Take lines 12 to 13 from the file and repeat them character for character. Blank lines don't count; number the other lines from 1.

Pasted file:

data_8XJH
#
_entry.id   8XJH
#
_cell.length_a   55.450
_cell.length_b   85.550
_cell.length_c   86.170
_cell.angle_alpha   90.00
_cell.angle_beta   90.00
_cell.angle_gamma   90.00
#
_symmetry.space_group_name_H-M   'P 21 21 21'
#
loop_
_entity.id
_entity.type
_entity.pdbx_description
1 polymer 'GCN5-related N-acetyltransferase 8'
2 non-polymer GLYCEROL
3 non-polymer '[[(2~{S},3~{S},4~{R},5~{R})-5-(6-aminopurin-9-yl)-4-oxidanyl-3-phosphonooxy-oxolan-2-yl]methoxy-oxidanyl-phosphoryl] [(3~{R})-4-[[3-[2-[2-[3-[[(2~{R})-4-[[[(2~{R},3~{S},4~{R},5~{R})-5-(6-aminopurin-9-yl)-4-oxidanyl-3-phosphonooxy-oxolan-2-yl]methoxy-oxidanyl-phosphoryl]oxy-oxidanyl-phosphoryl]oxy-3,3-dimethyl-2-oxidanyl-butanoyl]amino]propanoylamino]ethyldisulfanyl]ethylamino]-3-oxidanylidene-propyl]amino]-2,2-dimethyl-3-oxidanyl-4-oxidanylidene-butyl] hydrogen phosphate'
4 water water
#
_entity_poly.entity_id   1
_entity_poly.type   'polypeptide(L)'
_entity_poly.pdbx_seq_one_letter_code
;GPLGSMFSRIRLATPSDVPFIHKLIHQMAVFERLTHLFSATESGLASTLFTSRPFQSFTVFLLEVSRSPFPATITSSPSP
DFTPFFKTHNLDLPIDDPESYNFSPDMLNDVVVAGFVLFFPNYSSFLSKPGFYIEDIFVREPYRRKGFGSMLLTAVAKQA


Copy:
_symmetry.space_group_name_H-M   'P 21 21 21'
#